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Volunteering at Scouts is changing to help us reach more young people

Volunteering is changing to help us reach more young people

Volunteering is changing at Scouts. Read more

Discover what this means

Plan a befriending day

First suggested by National Autistic Society
Plan an inclusive and welcoming day to show your community that your group is open to everyone.

Back to Activities

You’ll need

  • Coloured pens or pencils
  • A4 paper

Before you begin

  • Use the safety checklist to help you plan and risk assess your activity. Additional help to carry out your risk assessment, including examples can be found here. Don’t forget to make sure all young people and adults involved in the activity know how to take part safely.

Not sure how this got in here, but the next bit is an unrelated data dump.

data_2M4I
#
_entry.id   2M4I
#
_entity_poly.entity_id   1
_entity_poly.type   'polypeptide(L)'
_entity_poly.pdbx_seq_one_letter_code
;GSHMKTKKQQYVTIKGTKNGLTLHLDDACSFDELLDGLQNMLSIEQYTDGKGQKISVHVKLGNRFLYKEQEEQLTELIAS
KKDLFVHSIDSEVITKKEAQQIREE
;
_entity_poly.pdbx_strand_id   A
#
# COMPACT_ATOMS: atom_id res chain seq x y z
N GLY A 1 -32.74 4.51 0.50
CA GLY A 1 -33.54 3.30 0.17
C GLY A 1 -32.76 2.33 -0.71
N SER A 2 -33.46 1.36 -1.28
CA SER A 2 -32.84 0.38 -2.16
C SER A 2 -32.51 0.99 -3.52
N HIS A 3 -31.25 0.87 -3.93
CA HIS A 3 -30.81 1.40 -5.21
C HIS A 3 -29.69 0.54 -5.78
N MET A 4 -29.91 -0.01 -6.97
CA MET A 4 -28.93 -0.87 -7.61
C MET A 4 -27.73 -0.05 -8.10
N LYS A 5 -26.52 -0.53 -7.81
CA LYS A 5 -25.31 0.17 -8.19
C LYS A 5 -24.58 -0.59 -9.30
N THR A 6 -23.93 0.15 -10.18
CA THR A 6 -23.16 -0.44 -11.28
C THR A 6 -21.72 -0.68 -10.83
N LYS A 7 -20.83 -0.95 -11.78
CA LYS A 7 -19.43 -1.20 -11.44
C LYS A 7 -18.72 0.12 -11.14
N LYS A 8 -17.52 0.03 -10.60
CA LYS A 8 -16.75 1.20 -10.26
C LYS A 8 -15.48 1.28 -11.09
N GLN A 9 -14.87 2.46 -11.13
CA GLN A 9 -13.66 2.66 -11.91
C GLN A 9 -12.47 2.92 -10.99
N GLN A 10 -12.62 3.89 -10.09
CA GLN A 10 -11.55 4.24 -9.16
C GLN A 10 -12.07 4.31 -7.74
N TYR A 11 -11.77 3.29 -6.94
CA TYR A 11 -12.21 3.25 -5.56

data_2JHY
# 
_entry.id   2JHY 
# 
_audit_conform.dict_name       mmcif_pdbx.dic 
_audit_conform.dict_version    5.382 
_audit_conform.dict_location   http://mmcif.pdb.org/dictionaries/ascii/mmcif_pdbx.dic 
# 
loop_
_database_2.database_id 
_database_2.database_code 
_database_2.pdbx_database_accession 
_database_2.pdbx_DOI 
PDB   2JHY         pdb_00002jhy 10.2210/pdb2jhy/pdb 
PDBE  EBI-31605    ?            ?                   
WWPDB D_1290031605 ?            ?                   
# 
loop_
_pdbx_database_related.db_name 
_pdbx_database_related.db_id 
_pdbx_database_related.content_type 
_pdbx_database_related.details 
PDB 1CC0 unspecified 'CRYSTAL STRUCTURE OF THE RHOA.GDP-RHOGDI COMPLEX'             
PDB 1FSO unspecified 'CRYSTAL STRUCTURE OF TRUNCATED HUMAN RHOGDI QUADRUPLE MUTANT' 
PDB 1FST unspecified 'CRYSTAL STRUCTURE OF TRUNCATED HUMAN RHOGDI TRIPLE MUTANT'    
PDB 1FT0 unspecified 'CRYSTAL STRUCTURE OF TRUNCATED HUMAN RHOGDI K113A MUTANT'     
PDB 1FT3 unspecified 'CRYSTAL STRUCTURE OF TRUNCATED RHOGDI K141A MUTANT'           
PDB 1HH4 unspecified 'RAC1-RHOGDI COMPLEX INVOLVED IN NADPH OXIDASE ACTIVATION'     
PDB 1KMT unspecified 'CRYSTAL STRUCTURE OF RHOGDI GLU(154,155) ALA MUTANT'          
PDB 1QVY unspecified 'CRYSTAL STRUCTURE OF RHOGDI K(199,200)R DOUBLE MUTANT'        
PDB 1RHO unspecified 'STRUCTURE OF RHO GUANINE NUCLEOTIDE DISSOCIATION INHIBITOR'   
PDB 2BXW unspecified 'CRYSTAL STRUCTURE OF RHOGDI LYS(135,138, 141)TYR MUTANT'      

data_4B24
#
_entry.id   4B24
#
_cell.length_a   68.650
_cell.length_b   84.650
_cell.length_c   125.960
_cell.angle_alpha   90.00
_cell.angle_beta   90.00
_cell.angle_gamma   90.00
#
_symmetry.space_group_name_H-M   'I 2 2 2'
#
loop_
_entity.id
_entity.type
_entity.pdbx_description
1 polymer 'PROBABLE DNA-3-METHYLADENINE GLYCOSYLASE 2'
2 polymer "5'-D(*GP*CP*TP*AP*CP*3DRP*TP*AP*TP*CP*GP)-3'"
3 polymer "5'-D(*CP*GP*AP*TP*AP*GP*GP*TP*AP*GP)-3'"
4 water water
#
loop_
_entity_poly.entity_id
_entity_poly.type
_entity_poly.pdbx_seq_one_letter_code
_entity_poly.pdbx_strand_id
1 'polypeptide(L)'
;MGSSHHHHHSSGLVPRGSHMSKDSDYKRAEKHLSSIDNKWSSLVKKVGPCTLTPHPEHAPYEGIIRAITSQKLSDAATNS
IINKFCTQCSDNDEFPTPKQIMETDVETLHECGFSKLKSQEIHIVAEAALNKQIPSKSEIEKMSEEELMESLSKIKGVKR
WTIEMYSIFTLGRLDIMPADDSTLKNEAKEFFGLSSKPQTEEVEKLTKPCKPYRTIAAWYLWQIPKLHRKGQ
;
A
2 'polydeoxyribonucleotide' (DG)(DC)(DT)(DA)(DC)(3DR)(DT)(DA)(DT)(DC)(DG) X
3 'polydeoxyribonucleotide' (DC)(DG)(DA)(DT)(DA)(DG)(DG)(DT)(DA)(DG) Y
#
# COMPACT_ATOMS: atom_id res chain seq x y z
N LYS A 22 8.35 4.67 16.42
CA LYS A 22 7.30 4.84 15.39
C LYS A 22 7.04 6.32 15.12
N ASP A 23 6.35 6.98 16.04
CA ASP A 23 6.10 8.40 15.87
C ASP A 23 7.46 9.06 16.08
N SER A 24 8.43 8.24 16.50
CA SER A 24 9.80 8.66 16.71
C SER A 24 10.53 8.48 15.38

• Make sure you’ll have enough adult helpers. You may need some parents and carers to help if you’re short on helpers.

You may want to read the National Autistic Society's advise on creating accessible environments and on sensory differences before running this session.

You can also take a look at the Scouts advice on supporting people with additional needs.

All the activities on our Scout activity finder have a 'Make it accessible' section to help make them inclusive to all. 

Choose activities

  1. Gather everyone together in a circle.
  2. Tell everyone that you're going to plan a befriending day and it needs to be inclusive to everyone. 
  3. First, think about when the befriending day will take place. Will it be on a weekday or an evening? How long will it be? A few hours or all day? Everyone should think about any barriers to people joining their meeting place – for example, if their meeting place is upstairs or a long way away from public transport, you may need to think about finding an alternative venue.